Pink Lady’s Slipper Moccasin Flower Blooming in Pennsylvania

Moccasin Flower

(Cypripedium acaule)
Image via Wikipedia Lady Slipper

Pink Lady Slipper or Moccasin Flower Blooming in Pennsylvania, 30 April 2010.

Checking on the huckleberry plants the other week I was pleasantly surprised to see the Pink Lady’s Slipper or Moccasin Flower, Cypripedium acaule. After I saw one I looked for more lady slippers and found a number of them right along the trail near the stone monolith.

Stone monolith to mark the Natural Historic Landmark.
Stone monolith to mark the Natural Historic Landmark.
Registered Natural Landmark since 1967.
Registered Natural Landmark since 1967.

Pink lady slippers don’t bloom every year. Typically a third to a half of the plants in an area will bloom while the others just display their two thick leaves.

Pink Lady's Slipper young bloom and leaves.
Pink Lady's Slipper young bloom and leaves.

The flower starts life with a light pink or cream color that darkens as the flower matures.

Pink flower or pouch of the Pink Lady's Slipper.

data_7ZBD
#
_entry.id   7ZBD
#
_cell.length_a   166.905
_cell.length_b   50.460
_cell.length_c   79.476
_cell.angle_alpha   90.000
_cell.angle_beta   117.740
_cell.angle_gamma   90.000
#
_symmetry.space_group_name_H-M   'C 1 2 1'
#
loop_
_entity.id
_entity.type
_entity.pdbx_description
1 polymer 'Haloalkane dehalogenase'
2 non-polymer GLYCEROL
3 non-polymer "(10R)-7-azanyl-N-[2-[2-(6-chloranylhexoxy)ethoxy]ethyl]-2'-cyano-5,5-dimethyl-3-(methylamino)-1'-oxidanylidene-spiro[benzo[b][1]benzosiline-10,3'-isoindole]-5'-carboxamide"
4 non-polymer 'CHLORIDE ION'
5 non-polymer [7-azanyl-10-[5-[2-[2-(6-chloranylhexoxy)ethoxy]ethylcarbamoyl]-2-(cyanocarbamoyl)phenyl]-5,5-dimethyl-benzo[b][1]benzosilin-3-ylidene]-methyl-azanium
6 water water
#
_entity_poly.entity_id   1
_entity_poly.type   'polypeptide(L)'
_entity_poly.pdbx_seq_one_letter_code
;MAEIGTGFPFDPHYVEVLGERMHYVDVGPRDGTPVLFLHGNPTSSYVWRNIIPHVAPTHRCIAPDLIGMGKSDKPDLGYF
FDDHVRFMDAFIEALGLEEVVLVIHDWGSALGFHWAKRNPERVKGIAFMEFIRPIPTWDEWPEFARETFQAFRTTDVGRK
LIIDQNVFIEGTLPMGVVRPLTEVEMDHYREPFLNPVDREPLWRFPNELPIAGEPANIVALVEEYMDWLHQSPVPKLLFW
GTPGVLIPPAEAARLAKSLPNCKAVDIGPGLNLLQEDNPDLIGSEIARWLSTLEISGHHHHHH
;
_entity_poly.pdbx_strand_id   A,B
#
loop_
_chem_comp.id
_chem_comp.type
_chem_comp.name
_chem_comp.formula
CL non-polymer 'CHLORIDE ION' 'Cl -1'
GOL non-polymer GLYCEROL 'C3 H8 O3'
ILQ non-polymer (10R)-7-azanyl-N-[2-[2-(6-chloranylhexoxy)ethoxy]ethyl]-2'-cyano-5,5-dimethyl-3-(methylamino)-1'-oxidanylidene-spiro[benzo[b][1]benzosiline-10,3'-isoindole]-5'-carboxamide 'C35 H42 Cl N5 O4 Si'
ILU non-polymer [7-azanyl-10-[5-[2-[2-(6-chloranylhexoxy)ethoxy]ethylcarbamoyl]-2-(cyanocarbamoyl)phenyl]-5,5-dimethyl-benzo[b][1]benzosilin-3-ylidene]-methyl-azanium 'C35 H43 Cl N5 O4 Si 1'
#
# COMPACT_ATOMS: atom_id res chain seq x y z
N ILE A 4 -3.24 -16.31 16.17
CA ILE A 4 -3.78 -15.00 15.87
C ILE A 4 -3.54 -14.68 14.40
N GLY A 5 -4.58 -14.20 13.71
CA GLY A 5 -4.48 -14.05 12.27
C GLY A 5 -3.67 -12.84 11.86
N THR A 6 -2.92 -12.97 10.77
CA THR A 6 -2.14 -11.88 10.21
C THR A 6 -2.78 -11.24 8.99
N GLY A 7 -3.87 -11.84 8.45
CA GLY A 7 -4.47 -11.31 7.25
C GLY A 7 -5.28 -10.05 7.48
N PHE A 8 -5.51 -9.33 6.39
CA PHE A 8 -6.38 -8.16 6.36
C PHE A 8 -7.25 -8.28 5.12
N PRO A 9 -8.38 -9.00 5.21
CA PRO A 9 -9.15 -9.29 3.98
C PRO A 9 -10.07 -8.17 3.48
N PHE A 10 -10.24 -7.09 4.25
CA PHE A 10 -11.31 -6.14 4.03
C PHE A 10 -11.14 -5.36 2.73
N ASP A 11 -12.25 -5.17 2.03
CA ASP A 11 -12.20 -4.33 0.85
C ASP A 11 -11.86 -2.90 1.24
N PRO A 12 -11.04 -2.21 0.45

Pink flower or pouch of the Pink Lady's Slipper.

Three orchids in the image above with one mature flower.

Flower of pink lady slippers.
Flower of pink lady slippers.

Two orchids and one of them blooming. Note the brown to maroon sepals and light green bract at the base of the flower head in the image above.

Pink Lady's Slipper pink pouch.
Pink Lady's Slipper pink pouch.

The pink lady slipper is fairly common in our territory here in the Appalachian Mountain ridges. I’ve seen them blooming plenty of times, but never saw one that formed a seed head. That may be a result of searching them out when they’re blooming and not paying much attention to them the rest of the year.

Here, there were two plants that must have formed seed heads the prior year. The brown seed heads were still attached to the plants.

Seed head of pink lady slipper orchid.
Seed head of pink lady slipper orchid.

Note in the image above that the brown seed head rose to about 16 inches.

Looking down on the seed head of pink lady's slipper.
Looking down on the seed head of pink lady's slipper.

In the image above a young orchid flower is on the left and a seed head formed the prior year is on the lower right. Note that the seed head is slotted, apparently for releasing the seeds.

A second pink lady's slipper went to seed last year.
A second pink lady's slipper went to seed last year.

The pink lady’s slipper was also flowering along the slope of the trail on the east side of the Box Huckleberry Natural Area.

Each Mother’s Day I look forward to seeing the native moccasin flowers blooming. Since Mother’s Day was celebrated on May 9, 2010 the Pink Lady’s Slippers bloomed right on time.

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